- Bob Libal: "Secure Communities makes our community less safe." See more on the subject from the Texas Observer.
- Paul Ruffins, "Freeing the Unjustly Imprisoned" who argues that "students of the Innocence Project (IP) ... [have] a strong claim to be the most successful example of student activism since the Civil Rights Movement."
- David Eaglema, "The Brain on Trial."
- Here are several interesting stories on possible international fallout from last week's execution of murderer/rapist Humberto Leal, which the UN and others say violated international law; Governor Perry played a pivotal role, which some have attributed to political motives.
- From the "You knew this was coming" department, Texas state Sen. Chris Harris has said he'll file legislation to enact "Caylee's Law," which would make it a felony for a parent not to report their missing child.
- Finally, Steve Blow at the Dallas News poses this provocative question about parole decisions to close out a column (behind the paywall):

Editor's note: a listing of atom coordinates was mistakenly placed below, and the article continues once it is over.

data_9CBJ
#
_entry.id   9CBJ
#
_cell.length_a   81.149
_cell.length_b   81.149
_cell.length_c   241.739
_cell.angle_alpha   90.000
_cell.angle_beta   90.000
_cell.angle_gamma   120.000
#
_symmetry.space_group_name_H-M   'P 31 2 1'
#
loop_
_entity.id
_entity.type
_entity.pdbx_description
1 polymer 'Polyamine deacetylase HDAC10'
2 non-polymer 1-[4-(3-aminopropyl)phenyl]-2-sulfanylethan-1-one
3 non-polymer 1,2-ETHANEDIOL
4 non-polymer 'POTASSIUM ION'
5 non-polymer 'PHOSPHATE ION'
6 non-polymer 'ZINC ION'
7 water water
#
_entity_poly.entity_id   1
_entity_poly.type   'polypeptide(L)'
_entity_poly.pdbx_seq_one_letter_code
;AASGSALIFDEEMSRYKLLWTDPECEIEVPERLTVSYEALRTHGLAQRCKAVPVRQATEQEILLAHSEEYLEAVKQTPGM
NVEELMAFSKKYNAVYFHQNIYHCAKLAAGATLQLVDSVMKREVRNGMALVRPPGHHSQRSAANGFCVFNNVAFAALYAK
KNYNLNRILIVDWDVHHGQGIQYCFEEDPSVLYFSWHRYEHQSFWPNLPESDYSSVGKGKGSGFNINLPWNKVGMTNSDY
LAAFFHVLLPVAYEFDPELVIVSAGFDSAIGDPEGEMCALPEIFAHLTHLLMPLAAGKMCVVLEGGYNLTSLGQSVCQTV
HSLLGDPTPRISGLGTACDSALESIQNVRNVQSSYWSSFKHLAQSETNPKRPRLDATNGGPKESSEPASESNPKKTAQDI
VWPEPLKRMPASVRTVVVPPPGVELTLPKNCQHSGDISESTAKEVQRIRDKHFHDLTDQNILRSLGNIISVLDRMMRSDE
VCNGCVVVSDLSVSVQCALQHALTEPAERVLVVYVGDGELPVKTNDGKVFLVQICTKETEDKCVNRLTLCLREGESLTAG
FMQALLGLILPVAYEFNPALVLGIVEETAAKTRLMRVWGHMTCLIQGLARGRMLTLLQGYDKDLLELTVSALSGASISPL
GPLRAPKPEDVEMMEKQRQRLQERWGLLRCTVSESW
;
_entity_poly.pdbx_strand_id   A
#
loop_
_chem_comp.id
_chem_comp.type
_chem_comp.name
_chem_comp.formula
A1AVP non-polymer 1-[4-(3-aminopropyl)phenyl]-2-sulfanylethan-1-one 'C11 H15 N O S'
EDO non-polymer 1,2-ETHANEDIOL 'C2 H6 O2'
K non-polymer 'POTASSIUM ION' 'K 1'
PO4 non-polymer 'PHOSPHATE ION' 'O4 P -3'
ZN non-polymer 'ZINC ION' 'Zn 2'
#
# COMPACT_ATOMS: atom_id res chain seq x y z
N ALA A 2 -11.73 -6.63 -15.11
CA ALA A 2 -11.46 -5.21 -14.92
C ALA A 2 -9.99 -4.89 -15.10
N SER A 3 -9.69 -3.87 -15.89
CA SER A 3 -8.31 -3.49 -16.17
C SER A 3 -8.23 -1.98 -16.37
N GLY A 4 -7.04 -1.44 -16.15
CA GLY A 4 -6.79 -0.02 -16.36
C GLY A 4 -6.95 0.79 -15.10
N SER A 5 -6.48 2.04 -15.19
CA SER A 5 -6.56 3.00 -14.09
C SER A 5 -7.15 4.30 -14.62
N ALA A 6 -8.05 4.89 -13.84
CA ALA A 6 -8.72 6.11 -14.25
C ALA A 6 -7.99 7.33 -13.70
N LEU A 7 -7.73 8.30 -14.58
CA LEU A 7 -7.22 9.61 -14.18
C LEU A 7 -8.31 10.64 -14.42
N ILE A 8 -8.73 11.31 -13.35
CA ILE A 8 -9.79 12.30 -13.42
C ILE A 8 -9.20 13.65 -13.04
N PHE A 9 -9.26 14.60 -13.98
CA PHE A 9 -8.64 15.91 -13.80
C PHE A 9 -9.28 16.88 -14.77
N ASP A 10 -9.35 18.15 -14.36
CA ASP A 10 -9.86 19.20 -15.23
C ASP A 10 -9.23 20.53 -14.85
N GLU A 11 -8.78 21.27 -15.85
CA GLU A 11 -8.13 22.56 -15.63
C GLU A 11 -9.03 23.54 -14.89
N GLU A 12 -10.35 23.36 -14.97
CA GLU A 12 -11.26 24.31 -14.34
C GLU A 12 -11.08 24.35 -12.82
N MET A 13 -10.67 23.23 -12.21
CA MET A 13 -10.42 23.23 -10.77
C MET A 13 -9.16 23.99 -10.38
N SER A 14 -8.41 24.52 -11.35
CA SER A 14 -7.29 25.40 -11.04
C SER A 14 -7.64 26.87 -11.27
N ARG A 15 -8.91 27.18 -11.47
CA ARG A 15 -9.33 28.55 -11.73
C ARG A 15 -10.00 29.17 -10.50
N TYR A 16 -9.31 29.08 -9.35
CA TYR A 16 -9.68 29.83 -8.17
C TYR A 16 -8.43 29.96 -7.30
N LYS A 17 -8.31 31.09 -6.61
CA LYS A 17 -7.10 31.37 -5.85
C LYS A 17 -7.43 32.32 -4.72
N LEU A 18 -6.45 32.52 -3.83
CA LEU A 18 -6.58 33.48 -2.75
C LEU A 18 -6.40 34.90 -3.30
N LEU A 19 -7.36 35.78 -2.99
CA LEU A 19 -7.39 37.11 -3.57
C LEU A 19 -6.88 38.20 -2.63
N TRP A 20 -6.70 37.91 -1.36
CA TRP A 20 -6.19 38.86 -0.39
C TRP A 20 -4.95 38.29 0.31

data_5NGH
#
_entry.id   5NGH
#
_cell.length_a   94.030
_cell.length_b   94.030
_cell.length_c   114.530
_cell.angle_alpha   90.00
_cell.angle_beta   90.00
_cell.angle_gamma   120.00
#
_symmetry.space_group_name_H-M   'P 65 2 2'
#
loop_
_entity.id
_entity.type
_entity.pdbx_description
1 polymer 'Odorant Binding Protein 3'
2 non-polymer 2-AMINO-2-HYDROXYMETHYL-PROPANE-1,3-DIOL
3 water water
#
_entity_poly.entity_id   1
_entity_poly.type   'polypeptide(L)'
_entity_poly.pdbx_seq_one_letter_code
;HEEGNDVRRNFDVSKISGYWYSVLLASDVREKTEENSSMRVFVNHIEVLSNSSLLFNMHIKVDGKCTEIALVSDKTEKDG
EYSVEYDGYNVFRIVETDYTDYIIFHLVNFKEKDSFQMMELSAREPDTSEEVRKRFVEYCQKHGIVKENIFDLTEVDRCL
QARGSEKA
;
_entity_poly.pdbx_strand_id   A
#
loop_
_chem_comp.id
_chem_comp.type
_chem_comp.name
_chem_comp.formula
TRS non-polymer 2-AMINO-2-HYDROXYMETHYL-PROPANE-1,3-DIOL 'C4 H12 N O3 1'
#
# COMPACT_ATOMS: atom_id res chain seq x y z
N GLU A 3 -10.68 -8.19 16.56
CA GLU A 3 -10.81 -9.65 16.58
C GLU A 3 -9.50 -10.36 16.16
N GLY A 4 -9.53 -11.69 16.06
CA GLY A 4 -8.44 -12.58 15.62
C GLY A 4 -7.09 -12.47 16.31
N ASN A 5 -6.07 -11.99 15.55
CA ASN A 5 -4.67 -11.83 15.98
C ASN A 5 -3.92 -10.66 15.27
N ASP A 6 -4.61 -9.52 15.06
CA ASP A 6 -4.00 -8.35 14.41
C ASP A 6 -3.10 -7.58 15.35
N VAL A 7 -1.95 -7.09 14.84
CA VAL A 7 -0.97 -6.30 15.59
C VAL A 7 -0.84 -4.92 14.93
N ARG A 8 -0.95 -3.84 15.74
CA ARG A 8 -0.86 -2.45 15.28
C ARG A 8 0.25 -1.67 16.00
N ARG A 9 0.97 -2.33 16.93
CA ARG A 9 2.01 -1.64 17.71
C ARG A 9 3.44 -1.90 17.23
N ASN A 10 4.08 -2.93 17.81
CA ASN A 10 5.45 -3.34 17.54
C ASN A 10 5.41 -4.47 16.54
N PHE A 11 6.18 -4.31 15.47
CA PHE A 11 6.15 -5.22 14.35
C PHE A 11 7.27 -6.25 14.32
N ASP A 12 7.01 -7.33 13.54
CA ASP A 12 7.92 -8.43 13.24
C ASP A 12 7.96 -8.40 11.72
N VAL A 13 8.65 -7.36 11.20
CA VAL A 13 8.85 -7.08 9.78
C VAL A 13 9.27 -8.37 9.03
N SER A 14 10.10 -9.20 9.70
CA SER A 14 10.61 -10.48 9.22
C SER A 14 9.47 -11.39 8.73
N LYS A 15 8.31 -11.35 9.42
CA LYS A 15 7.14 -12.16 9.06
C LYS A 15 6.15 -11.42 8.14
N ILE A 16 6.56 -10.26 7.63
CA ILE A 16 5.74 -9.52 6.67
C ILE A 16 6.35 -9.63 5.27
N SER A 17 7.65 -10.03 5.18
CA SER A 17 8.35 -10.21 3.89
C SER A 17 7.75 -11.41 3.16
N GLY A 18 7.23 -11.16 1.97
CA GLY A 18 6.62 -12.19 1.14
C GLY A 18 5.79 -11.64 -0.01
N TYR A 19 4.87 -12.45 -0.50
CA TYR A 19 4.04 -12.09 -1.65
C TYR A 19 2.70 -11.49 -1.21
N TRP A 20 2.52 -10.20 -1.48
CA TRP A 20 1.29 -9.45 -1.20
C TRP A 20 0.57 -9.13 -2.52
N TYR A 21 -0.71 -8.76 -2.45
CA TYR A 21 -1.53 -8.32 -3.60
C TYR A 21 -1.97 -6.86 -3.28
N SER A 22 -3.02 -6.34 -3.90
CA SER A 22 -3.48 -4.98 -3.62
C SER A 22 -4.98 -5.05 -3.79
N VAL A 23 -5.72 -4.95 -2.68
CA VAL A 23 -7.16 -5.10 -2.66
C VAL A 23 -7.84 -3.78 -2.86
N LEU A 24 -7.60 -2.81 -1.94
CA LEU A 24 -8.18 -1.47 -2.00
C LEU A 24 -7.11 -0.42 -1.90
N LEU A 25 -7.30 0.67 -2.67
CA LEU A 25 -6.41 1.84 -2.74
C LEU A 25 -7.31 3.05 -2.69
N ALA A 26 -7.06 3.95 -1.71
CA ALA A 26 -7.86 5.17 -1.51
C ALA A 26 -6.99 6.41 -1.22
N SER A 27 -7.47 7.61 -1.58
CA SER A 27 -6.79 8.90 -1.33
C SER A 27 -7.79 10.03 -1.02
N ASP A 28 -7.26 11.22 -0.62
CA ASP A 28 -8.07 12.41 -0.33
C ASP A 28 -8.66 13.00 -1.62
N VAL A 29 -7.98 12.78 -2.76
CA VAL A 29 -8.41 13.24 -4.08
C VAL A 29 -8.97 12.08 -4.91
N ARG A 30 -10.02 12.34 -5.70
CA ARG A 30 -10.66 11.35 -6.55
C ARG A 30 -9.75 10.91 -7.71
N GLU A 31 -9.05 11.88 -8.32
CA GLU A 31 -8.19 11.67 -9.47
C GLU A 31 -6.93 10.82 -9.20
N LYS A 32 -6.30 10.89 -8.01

Why should crime victims be so involved in this process at all?
What about those victims who don’t mount a campaign because it’s simply too painful? Or because they’re too overwhelmed trying to scratch out a living? Or because they prefer to forgive and forget?
Should their perpetrators get a pass to earlier parole?
On the other hand, should a massive letter-writing campaign automatically mean more time for the perpetrator? And should 100 letters translate into more prison time than 10 letters?
These just don’t seem like useful factors in deciding when someone is ready to be released from prison.
We might wish there were no parole at all. I get that. But the economic reality is that we can’t build enough prisons to hold inmates for entire sentences. And on a practical level, parole motivates prisoners to behave, maybe even to improve themselves while behind bars.
I say let’s give crime victims the chance to write one letter expressing their desires about parole. Put it in the file and leave it there. If their feelings change, they can write again.
But crime victims shouldn’t have to mount repeated anti-parole campaigns. They shouldn’t feel it’s on their shoulders to keep perpetrators behind bars.
Being a crime victim shouldn’t be a job.